B.F: In psychoanalysis, desire specifically refers to sexual desire (this is how Freud used the term). Love, on the other hand, is something one can feel for a great many different people—family members, friends, etc.—without necessarily desiring them sexually. One can, of course, feel both love and desire for one and the same person, but for some people love and desire almost always diverge, and for many people, they diverge after a relationship has lasted for a certain period of time, whether several months or several years. Psychoanalysis can, at times, allow the two to converge more enduringly, and it can help people deal better with situations in which they do not converge, whether in themselves or in their partners.
Q: I wonder what is your opinion about love, desire and relationships in the context of COVID-19 situation and the quarantine: I stumbled upon countless articles, stating that the divorces significantly went up in China after the quarantine (same might start to happen in Europe and the U.S) and that in general, quarantine means problems for a lot of relationships because it’s almost evolutionarily unnatural to spend the whole time with a loved one. First, do you think this is a non-exaggerated, real problem? And if yes, how would you explain that the relationships seem to be extremely sensitive to changes or hardships today?
B.F: The recent lockdown/quarantine/stay-at-home situation owing to the coronavirus generally highlighted couples’ pre-existing problems by forcing them to spend a great deal more time together than they usually would, and by depriving them of many of the social outlets they usually have with colleagues, friends and, in some cases, extramarital lovers. Social contact with others is what allows certain couples to stay together, limiting the time they spend in each other’s exclusive company. Conflicts they had striven to forget or overlook came to the fore and in certain cases lead to breakups. Other couples rediscovered each other and were able to appreciate things about their partners that they had forgotten, having spent so little time together for years (often since their children were born).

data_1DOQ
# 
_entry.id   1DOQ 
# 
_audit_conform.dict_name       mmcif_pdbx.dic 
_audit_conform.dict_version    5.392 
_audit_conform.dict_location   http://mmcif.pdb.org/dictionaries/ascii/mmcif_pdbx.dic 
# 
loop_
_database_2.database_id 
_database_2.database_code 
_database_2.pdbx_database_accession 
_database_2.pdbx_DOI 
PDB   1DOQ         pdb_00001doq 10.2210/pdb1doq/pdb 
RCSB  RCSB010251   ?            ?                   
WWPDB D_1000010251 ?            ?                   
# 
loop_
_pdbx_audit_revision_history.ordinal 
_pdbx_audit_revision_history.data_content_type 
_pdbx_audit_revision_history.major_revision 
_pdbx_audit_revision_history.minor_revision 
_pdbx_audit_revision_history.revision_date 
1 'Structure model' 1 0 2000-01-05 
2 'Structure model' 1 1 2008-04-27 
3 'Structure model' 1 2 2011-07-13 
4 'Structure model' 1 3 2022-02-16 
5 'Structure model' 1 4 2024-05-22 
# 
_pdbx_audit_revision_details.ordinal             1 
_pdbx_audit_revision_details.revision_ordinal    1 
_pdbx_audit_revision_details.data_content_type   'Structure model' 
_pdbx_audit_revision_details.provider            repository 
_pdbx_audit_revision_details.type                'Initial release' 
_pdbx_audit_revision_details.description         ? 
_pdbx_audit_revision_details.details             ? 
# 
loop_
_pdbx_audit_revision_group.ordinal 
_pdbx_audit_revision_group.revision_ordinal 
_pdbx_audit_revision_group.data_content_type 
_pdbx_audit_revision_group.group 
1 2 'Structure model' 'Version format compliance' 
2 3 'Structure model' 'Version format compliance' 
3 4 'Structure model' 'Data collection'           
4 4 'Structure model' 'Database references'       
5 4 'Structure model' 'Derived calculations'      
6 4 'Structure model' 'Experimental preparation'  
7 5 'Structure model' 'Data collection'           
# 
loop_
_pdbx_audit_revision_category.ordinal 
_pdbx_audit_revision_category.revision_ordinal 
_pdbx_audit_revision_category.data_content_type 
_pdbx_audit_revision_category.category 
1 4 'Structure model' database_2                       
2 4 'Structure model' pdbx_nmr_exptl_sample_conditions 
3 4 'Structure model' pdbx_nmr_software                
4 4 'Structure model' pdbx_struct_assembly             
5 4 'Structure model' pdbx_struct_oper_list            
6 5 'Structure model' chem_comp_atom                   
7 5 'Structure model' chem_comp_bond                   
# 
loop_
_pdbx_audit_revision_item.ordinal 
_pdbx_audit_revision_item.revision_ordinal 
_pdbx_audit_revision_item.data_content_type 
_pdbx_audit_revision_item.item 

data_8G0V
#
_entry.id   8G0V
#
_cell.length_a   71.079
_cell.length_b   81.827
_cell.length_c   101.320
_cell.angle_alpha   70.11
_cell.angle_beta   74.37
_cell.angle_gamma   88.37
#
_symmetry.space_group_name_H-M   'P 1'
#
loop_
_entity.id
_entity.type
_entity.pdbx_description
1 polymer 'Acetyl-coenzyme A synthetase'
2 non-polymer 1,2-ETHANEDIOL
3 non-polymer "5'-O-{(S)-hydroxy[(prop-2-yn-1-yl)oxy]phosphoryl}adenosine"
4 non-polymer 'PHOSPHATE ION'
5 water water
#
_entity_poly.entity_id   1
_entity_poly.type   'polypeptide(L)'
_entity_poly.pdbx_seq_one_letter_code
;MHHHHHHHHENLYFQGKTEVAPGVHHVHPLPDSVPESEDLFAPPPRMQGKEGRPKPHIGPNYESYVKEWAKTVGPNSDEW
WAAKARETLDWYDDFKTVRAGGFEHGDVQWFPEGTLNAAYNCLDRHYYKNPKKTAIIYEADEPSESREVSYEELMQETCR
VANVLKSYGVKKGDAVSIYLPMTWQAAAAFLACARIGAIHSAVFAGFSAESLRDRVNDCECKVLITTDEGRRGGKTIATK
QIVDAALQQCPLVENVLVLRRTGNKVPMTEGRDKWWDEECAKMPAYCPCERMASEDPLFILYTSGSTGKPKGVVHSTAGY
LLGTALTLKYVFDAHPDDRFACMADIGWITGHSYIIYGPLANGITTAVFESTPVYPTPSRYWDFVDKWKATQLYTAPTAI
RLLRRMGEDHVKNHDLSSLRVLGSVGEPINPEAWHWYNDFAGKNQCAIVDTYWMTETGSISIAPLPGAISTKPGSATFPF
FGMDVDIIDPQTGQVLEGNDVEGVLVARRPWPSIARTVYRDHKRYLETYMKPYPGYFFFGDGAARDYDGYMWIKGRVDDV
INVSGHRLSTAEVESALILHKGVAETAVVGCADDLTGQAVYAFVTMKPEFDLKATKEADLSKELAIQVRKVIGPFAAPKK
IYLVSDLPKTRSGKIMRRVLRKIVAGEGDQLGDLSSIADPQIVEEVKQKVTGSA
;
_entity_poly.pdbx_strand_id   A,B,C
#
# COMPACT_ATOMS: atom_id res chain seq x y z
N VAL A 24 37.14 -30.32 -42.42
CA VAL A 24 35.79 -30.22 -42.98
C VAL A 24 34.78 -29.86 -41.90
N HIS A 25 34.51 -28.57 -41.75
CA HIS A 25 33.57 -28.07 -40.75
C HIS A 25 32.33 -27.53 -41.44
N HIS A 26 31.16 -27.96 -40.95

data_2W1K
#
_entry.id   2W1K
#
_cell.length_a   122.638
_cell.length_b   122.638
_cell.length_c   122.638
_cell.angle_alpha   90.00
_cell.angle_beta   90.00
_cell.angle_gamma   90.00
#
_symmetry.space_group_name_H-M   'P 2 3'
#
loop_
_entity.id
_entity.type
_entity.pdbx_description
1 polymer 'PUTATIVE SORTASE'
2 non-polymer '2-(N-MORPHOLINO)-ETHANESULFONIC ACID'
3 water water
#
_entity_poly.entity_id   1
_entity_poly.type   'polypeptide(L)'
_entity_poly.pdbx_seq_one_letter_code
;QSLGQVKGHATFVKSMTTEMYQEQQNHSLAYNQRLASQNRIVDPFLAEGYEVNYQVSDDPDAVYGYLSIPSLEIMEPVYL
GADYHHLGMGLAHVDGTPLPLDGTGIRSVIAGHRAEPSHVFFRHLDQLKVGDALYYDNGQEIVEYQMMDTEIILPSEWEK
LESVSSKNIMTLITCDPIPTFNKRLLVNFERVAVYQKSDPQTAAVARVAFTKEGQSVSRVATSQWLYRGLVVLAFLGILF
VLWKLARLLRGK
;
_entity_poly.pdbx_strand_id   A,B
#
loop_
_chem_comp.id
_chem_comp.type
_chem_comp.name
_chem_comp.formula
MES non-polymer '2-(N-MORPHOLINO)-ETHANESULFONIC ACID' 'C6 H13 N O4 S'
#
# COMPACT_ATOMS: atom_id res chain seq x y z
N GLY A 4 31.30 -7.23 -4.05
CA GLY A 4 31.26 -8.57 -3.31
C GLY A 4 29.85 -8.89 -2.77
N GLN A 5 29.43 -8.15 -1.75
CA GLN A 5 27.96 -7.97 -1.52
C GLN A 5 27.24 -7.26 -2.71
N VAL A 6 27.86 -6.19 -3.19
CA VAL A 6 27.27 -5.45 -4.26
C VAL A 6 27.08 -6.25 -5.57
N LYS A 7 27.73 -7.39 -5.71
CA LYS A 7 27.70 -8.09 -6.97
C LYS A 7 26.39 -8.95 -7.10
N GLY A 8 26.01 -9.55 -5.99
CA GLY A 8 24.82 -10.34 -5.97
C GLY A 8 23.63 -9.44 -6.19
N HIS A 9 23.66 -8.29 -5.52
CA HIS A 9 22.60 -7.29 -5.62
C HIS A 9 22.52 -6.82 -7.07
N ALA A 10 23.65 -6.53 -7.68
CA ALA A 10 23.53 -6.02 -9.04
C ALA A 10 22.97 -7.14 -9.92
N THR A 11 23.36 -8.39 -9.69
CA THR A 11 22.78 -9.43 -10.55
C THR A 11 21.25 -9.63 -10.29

Most of us are selfish when it comes to love and few of us live up to Lacan’s definition of love it as “giving what you don’t have.” Many of us are not even willing to give what we do have! And most of us are absolutely unwilling to give what we don’t have—which is, after all the hardest thing to give! (I can’t explain what he means by that definition here, so I will merely refer you to my recent book, Lacan on Love, which I had wanted to entitle “Love is giving what you don’t have,” but the publisher found that overly obscure…)
Romantic love tends to overlook many of the differences between myself and my partner, wishing them away, as it were, wanting to believe they do not exist. A more enduring form of love, however (which need not exclude romance!), requires me to recognize and accept the myriad differences between myself and my partner, and to accept my partner “warts and all,” in other words, with all of what I consider to be his or her flaws, defects, and failings. That is a tall order, indeed!
Q: And the last question: If the ego is itself the source of the systematic deception and if it cannot be the agency for overcoming that deception, ("the truth lies elsewhere"), how can contemporary psychoanalytic practice respond to that challenge, or, better, does it take this challenge seriously in practice? How can psychoanalysis in practice be oriented at the truth of the unconscious subject, against Ego Psychologists's approach? Or would you say that psychoanalytic theory and practice have a different understanding of the ego today?
B.F: As I have written in many different books and papers, Lacan focused from the outset on the unconscious and was very critical of the kind of therapeutic work that is done by ego psychologists. Like a savvy detective, the Lacanian psychoanalyst focuses on what
doesn’t make sense—on slips of the tongue, bungled actions, dreams, and fantasies—and not on analysands’ conscious speculations about why things in their lives are happening the way they are happening. Unconscious thoughts and wishes are very often the exact opposite of conscious thoughts and wishes, and the truth is very often the exact opposite of what analysands claim it is. That is true not merely at the outset of analysis, but often for many years thereafter:
the ego almost automatically wishes to see things as they are not, the truth being so unseemly, so difficult to accept. In the best of cases, a profound transformation in the ego takes place over the course of lengthy analysis, such that denial and willful blindness become less automatic.
Edited by Anna Beria